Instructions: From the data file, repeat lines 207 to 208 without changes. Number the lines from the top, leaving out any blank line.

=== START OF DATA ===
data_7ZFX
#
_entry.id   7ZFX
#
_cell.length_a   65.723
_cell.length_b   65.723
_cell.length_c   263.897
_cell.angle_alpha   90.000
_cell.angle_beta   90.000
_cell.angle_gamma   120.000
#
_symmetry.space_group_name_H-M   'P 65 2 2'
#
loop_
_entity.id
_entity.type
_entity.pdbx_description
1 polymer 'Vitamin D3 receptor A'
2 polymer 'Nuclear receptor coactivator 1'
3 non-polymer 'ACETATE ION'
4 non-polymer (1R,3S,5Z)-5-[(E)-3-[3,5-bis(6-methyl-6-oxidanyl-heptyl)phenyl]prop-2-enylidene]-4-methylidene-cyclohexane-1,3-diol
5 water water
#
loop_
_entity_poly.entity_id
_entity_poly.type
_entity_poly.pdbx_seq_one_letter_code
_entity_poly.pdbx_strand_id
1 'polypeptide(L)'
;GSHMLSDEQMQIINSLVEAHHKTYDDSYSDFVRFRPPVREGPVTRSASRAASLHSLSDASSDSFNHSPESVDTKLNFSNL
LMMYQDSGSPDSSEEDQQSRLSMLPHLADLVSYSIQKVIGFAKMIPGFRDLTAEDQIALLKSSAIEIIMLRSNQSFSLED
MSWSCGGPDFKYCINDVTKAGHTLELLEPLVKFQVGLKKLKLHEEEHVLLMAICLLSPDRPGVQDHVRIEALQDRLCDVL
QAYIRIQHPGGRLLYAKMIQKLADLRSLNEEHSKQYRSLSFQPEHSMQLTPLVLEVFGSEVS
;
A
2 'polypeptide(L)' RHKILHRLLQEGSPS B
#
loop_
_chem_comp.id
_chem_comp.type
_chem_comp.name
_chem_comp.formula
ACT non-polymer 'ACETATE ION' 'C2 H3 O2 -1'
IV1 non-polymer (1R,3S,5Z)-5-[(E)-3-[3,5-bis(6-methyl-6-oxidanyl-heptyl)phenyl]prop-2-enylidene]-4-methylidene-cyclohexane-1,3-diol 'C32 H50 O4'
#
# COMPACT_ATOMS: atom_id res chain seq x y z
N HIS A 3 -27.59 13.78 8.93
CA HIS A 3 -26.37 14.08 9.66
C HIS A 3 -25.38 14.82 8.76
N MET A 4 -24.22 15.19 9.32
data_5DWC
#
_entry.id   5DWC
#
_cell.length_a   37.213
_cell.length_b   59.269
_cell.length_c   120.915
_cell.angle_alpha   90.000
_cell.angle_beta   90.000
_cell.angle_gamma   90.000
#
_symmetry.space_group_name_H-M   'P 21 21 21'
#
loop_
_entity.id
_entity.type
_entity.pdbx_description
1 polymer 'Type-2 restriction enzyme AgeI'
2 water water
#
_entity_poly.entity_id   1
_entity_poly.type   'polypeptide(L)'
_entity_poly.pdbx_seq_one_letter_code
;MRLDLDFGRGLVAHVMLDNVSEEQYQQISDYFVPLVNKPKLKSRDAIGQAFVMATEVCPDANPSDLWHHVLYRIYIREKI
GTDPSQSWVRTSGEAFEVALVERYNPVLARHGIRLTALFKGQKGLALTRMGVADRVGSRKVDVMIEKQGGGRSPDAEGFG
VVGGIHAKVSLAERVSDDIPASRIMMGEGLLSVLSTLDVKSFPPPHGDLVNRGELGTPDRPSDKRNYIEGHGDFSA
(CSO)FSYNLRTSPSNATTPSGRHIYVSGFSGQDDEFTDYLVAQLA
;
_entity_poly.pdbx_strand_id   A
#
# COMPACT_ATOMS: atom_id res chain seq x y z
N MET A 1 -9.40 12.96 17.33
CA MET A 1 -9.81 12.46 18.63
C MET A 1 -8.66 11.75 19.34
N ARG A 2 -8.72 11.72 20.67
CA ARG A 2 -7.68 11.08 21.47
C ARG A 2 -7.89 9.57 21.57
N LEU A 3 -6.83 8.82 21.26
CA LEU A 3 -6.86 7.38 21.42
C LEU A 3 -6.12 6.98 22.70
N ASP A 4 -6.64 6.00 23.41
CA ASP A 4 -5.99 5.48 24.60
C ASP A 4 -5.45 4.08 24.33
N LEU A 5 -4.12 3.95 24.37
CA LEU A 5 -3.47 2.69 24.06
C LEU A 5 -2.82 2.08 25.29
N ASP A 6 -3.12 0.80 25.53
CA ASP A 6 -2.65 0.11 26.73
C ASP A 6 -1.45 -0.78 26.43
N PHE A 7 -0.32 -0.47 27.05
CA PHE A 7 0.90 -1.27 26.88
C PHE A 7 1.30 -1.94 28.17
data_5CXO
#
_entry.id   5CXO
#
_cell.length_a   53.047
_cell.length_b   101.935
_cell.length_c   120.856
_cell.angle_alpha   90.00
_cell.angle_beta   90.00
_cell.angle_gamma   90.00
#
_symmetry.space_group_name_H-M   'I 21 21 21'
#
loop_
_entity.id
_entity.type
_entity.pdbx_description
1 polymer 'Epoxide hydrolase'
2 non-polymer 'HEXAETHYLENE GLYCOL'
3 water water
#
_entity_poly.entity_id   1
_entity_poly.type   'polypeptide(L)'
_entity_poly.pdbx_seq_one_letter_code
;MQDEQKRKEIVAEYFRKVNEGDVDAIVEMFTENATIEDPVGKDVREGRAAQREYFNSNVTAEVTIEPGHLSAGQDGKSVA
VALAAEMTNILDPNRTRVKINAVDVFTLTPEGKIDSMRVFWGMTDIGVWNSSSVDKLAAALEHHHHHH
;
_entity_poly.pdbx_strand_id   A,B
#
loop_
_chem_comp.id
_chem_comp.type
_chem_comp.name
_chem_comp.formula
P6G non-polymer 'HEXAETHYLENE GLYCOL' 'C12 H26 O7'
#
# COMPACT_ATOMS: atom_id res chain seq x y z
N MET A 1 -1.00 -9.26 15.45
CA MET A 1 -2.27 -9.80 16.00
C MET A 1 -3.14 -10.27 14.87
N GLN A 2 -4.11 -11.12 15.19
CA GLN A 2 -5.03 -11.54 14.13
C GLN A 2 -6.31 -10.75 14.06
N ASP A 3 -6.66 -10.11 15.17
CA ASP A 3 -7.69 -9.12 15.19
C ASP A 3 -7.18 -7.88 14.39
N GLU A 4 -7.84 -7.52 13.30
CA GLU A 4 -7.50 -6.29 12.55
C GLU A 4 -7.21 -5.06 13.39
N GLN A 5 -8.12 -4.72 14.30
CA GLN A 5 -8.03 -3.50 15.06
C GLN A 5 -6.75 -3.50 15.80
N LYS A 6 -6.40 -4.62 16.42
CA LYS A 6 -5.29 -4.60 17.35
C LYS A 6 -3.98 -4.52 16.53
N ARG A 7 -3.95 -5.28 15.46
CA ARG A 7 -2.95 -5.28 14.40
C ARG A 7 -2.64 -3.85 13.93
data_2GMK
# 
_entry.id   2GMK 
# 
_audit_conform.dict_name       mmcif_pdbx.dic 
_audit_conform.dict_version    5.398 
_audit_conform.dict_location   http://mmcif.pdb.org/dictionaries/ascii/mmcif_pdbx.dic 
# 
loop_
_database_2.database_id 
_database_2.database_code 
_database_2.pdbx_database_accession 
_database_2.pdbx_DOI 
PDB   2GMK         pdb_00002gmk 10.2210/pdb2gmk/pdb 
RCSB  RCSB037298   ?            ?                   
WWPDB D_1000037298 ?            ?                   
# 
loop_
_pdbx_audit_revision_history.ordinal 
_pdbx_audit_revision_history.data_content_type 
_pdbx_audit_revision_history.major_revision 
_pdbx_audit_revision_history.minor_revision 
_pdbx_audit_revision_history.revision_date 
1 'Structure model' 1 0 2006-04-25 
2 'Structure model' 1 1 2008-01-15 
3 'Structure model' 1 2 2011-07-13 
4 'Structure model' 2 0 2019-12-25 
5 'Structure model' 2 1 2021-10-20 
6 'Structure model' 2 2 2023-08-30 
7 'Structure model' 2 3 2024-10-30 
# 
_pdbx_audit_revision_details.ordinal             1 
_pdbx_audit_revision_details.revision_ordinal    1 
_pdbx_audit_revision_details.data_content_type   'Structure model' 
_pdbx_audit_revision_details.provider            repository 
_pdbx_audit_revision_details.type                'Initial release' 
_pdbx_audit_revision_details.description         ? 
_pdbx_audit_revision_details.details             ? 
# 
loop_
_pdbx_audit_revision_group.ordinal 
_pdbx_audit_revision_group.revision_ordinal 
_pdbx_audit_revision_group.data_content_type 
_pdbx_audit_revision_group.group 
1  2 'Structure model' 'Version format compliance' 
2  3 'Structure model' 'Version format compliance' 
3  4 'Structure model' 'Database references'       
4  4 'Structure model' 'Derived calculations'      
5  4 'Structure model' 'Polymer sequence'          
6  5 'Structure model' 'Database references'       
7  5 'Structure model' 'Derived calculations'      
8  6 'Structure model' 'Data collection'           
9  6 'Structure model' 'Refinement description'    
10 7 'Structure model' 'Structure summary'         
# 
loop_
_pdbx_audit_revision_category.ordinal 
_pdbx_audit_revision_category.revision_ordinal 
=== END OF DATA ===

3  4 'Structure model' 'Database references'       
4  4 'Structure model' 'Derived calculations'      